TORONTO - It happens at least once a game now, lately more often than that. It is DeMar DeRozan doing something beyond his year and a half in the pros, something that says not only is he a good player but a special one and getting more special by the day.
This past Saturday in Miami in a game in which DeRozan would score 30 points, that moment came relatively late.
DeRozan broke away from the Miami defence with his team on a fast break, took the pass on the far right hand corner, just beyond the three-point arc and cut in for, what for him, was a routine dunk.
But as he made the sweeping left hand turn back up court, he turned towards the Miami bench and shot them a glare.
It’s the kind of cocky move only the most self-assured athletes would try and it speaks directly to the newfound confidence DeRozan is playing with these days.
DeRozan is clearly not all the way there yet. The consistency with his jumper is not there, the defensive intensity is not there, nor is the ability to create for his teammates, but he’s quickly finding his comfort zone in this league of over-inflated egos and ridiculous athletic talent.
Everything from what he does on the court, to his attitude off it screams confidence these days.
A feeling of belonging to that elite group of players who can talk the talk, something DeRozan does in only limited sound bytes, and walk the walk, something he is doing more consistently with each passing game.
You can make the point, as Raptors analyst and former NCAA head coach Jack Armstrong does, that this is what should be happening. The Raptors have invested heavily in DeRozan from the day he was drafted. He went directly from college into the starting lineup and played the kind of minutes in his rookie year only a handful of players ever see.
The question is, why is it happening now? Armstrong has an answer for that too, although he uses a baseball analogy to get his point across.
“He’s hitting higher in the order,” Armstrong said. “He’s getting more at bats and he’s seeing better pitches.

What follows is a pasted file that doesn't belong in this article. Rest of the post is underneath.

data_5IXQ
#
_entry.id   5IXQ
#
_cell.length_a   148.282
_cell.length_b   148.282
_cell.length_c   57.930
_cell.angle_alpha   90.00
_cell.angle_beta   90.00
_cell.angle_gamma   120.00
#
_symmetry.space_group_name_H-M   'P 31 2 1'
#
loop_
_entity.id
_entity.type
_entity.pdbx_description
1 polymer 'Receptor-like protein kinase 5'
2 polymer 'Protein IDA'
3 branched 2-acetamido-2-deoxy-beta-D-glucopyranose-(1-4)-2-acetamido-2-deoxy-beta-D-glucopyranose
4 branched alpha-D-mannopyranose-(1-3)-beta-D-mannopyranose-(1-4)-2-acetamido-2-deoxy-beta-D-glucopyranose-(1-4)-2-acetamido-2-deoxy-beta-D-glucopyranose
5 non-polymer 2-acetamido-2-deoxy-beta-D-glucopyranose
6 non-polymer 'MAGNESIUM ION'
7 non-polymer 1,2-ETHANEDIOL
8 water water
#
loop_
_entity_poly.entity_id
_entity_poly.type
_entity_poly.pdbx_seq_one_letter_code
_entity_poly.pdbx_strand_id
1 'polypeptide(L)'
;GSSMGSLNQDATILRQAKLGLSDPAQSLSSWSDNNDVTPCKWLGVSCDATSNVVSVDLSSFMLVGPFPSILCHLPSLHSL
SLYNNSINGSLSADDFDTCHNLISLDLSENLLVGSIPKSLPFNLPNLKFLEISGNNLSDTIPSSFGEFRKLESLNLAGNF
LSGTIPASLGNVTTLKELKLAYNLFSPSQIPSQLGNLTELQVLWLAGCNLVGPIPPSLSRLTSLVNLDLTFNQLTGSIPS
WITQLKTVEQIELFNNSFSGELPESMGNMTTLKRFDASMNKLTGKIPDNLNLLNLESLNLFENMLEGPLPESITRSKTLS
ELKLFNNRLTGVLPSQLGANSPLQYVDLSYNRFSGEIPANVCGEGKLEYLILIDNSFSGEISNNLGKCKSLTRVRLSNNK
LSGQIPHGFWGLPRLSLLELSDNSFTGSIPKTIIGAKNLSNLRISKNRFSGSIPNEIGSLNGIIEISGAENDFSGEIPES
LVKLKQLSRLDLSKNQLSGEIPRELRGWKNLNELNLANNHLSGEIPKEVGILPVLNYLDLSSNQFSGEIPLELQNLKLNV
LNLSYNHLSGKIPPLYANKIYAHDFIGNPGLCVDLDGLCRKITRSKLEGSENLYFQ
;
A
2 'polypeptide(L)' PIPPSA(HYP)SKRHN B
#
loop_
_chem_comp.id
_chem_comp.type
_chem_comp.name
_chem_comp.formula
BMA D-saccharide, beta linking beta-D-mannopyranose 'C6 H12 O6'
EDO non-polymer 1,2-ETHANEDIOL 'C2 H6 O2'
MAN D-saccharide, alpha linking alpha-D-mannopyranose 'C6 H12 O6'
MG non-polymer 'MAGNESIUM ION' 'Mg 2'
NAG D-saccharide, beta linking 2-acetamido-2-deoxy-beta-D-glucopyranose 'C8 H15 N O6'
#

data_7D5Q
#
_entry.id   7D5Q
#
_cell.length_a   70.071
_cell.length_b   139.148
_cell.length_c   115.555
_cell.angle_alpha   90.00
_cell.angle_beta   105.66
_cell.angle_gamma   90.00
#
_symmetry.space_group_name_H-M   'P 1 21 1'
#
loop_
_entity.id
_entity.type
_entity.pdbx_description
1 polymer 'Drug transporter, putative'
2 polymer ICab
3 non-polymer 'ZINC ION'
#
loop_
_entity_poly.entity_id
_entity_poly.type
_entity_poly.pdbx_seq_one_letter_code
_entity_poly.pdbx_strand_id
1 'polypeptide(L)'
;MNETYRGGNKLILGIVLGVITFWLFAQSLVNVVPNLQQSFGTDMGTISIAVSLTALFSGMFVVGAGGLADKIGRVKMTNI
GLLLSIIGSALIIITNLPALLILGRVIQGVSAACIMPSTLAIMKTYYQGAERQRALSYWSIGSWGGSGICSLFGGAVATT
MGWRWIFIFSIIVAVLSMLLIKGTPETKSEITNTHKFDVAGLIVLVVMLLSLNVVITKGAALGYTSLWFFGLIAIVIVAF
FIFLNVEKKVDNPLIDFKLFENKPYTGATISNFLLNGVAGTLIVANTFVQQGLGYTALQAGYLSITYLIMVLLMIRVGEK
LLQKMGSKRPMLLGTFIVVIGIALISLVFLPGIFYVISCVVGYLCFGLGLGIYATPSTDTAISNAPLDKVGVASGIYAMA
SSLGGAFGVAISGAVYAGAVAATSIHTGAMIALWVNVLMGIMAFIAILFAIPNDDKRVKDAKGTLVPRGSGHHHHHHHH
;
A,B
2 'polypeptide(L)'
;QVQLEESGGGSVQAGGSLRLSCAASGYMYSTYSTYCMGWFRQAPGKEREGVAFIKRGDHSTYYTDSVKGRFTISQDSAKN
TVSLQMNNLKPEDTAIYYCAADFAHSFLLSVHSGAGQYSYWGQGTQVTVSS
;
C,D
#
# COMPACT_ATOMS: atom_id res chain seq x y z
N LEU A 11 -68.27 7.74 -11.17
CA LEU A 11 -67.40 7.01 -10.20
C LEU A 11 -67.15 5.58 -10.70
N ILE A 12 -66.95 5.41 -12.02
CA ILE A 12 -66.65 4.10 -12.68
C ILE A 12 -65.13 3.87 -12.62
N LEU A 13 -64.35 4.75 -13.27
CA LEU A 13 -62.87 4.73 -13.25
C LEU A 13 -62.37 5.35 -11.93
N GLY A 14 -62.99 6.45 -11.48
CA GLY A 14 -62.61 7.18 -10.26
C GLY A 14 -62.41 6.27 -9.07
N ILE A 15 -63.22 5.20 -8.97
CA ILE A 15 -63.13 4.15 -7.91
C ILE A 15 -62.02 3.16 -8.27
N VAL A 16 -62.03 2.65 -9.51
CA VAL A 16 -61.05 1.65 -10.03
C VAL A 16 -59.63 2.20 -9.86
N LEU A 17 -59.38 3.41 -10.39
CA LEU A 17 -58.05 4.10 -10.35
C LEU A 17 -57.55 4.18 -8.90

“I think he is getting more play calls for himself and he’s getting them earlier in the clock. They’re trusting him, probably out of necessity, his ability to do things. It’s kind of a forced developmental issue. Sort of a ready-or-not here we come thing.”
WHEN IT STARTED
The spark or impetus for this next stage that DeRozan has graduated to began with the pre-Christmas four-game absence of Andrea Bargnani.
There’s no question the Toronto offence runs through Bargnani first and foremost.
But without the big Roman in the lineup the onus to score fell to the next in line and that is DeRozan.
It’s no surprise that in Bargnani’s absence DeRozan enjoyed his best statistical offensive day as a pro, scoring 37 points on 12 of 21 shooting and getting to the free throw line 14 times where he converted 13 times during a New Year’s Eve game in Houston.
Even after Bargnani’s return, DeRozan has kept it going, partly because his teammates have seen what he can do and are looking for him. Also because Bargnani, while back, is not himself just yet, still dealing with some knee issues.
Ask DeRozan the “Why now?” question and he talks about his comfort level and a better understanding of what opponents are trying to do to him.
“I am being aggressive,” he said. “I have been watching film and working on my weaknesses. I am just trying to get better. I am trying to do as much as I can to help us win.”
WHO IS NOTICING
Anyone in the league paying attention has noticed DeRozan coming out of his shell, so to speak, on the court. Following a recent game against the Celtics, Armstrong noticed a change in DeRozan.
“He got put on his ass and he got right back up and he didn’t whine, he played like a man,” Armstrong said.
Celtics head coach Doc Rivers pulled DeRozan aside as he was leaving the court and offered some encouraging words.
“I just told him to just keep doing what he’s doing,” Rivers said.
Rivers is all about seeing young kids improve and when they do, he makes a point of letting them know.